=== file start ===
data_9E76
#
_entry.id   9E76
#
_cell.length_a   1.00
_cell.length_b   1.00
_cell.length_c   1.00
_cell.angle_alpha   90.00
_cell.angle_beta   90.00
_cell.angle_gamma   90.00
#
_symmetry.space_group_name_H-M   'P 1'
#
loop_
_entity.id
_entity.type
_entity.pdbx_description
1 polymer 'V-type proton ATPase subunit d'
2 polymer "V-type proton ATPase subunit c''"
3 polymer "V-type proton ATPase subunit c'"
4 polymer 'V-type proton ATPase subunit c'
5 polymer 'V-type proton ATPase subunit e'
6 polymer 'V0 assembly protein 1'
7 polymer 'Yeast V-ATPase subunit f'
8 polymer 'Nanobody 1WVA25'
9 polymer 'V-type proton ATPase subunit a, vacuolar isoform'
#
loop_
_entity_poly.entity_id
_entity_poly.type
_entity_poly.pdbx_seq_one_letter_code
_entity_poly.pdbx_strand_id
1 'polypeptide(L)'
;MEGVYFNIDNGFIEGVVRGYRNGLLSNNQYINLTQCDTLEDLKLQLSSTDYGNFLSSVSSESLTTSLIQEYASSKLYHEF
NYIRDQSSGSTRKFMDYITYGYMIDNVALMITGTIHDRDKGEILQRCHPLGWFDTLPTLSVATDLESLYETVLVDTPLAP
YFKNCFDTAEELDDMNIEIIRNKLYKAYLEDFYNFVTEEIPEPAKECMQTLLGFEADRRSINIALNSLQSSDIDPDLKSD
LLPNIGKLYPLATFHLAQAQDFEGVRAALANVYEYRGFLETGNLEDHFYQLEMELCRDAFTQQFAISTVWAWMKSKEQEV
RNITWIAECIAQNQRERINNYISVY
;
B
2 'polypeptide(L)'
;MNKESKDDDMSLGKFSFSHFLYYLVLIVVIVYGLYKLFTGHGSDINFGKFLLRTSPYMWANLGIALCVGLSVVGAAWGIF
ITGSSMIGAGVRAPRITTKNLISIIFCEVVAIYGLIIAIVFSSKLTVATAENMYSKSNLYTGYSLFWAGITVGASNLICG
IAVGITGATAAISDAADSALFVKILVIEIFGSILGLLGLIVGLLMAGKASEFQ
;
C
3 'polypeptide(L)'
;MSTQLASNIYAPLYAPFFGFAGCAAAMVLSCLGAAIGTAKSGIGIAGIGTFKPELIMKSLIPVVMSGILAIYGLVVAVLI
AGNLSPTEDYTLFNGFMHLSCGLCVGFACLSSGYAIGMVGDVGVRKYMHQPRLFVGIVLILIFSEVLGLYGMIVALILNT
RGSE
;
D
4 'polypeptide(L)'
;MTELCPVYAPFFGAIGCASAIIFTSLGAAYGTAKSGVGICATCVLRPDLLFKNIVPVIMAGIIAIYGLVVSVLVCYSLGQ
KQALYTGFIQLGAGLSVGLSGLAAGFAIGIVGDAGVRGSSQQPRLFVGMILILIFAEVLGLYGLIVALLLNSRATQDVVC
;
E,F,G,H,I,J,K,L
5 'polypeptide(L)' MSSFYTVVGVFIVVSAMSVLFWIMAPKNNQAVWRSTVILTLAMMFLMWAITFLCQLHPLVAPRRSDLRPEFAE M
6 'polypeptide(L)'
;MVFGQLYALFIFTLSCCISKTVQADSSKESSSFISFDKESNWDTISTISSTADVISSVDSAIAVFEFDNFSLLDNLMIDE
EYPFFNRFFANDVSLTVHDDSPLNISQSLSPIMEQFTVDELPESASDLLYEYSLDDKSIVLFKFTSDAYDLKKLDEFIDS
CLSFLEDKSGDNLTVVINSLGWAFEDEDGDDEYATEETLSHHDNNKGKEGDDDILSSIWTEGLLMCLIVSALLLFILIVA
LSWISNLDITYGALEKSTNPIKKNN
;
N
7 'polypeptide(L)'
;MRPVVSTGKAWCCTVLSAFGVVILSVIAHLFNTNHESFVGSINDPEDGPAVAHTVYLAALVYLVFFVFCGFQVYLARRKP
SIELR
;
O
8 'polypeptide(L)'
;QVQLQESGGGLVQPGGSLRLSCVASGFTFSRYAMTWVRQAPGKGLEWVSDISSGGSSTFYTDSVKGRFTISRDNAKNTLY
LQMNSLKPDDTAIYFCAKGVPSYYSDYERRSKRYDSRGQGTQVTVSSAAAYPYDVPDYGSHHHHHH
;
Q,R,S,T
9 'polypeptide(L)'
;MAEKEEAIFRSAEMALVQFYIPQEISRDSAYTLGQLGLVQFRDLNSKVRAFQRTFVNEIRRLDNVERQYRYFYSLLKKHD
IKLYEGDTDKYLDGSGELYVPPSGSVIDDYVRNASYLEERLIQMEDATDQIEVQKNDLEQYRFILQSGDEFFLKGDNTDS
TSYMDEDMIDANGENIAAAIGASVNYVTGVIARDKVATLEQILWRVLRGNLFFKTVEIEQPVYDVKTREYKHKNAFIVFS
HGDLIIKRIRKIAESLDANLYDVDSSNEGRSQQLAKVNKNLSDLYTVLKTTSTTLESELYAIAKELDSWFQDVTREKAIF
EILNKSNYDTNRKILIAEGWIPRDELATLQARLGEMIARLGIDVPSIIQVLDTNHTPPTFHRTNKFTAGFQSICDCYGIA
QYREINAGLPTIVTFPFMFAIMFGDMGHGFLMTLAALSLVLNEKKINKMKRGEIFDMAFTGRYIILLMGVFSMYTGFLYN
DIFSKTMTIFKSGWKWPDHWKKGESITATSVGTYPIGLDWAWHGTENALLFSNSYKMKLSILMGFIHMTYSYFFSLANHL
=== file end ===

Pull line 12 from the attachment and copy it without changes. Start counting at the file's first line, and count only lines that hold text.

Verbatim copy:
_symmetry.space_group_name_H-M   'P 1'